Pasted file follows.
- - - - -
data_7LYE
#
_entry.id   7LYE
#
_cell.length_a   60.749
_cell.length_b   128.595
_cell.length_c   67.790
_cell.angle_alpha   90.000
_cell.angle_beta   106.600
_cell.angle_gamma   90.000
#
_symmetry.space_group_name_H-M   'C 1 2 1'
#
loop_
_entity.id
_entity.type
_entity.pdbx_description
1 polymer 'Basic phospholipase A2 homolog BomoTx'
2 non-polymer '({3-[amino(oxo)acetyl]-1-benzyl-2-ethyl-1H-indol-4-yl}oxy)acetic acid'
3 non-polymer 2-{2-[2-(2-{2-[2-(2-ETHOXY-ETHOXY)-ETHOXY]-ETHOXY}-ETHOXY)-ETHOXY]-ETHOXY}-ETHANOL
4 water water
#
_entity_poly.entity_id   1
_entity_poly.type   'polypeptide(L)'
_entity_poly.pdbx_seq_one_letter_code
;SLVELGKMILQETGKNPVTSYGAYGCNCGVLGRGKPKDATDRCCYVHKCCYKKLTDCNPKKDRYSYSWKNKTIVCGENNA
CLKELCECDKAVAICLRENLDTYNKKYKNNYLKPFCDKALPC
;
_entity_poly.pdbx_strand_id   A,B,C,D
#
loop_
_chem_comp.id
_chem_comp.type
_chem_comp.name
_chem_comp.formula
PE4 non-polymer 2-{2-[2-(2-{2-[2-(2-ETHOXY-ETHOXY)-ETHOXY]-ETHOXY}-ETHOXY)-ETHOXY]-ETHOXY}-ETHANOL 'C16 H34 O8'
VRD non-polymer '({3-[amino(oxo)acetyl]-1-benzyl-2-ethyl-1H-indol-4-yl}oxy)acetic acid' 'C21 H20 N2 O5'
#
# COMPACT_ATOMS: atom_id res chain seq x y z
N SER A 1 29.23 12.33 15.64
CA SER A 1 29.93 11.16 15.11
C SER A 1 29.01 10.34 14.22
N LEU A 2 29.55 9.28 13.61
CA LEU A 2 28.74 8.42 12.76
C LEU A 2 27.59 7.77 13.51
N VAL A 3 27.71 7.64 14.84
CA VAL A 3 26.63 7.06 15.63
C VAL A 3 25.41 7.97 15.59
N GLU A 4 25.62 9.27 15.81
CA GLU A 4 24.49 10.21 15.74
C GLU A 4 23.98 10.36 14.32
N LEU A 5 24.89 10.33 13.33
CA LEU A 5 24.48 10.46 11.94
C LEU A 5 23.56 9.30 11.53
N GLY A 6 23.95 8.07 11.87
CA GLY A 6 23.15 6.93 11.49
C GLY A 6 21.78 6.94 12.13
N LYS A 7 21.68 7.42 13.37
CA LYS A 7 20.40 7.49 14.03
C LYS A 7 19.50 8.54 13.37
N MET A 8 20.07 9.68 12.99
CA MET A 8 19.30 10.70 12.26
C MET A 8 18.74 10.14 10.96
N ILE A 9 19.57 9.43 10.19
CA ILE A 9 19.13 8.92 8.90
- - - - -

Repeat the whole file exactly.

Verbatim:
data_7LYE
#
_entry.id   7LYE
#
_cell.length_a   60.749
_cell.length_b   128.595
_cell.length_c   67.790
_cell.angle_alpha   90.000
_cell.angle_beta   106.600
_cell.angle_gamma   90.000
#
_symmetry.space_group_name_H-M   'C 1 2 1'
#
loop_
_entity.id
_entity.type
_entity.pdbx_description
1 polymer 'Basic phospholipase A2 homolog BomoTx'
2 non-polymer '({3-[amino(oxo)acetyl]-1-benzyl-2-ethyl-1H-indol-4-yl}oxy)acetic acid'
3 non-polymer 2-{2-[2-(2-{2-[2-(2-ETHOXY-ETHOXY)-ETHOXY]-ETHOXY}-ETHOXY)-ETHOXY]-ETHOXY}-ETHANOL
4 water water
#
_entity_poly.entity_id   1
_entity_poly.type   'polypeptide(L)'
_entity_poly.pdbx_seq_one_letter_code
;SLVELGKMILQETGKNPVTSYGAYGCNCGVLGRGKPKDATDRCCYVHKCCYKKLTDCNPKKDRYSYSWKNKTIVCGENNA
CLKELCECDKAVAICLRENLDTYNKKYKNNYLKPFCDKALPC
;
_entity_poly.pdbx_strand_id   A,B,C,D
#
loop_
_chem_comp.id
_chem_comp.type
_chem_comp.name
_chem_comp.formula
PE4 non-polymer 2-{2-[2-(2-{2-[2-(2-ETHOXY-ETHOXY)-ETHOXY]-ETHOXY}-ETHOXY)-ETHOXY]-ETHOXY}-ETHANOL 'C16 H34 O8'
VRD non-polymer '({3-[amino(oxo)acetyl]-1-benzyl-2-ethyl-1H-indol-4-yl}oxy)acetic acid' 'C21 H20 N2 O5'
#
# COMPACT_ATOMS: atom_id res chain seq x y z
N SER A 1 29.23 12.33 15.64
CA SER A 1 29.93 11.16 15.11
C SER A 1 29.01 10.34 14.22
N LEU A 2 29.55 9.28 13.61
CA LEU A 2 28.74 8.42 12.76
C LEU A 2 27.59 7.77 13.51
N VAL A 3 27.71 7.64 14.84
CA VAL A 3 26.63 7.06 15.63
C VAL A 3 25.41 7.97 15.59
N GLU A 4 25.62 9.27 15.81
CA GLU A 4 24.49 10.21 15.74
C GLU A 4 23.98 10.36 14.32
N LEU A 5 24.89 10.33 13.33
CA LEU A 5 24.48 10.46 11.94
C LEU A 5 23.56 9.30 11.53
N GLY A 6 23.95 8.07 11.87
CA GLY A 6 23.15 6.93 11.49
C GLY A 6 21.78 6.94 12.13
N LYS A 7 21.68 7.42 13.37
CA LYS A 7 20.40 7.49 14.03
C LYS A 7 19.50 8.54 13.37
N MET A 8 20.07 9.68 12.99
CA MET A 8 19.30 10.70 12.26
C MET A 8 18.74 10.14 10.96
N ILE A 9 19.57 9.43 10.19
CA ILE A 9 19.13 8.92 8.90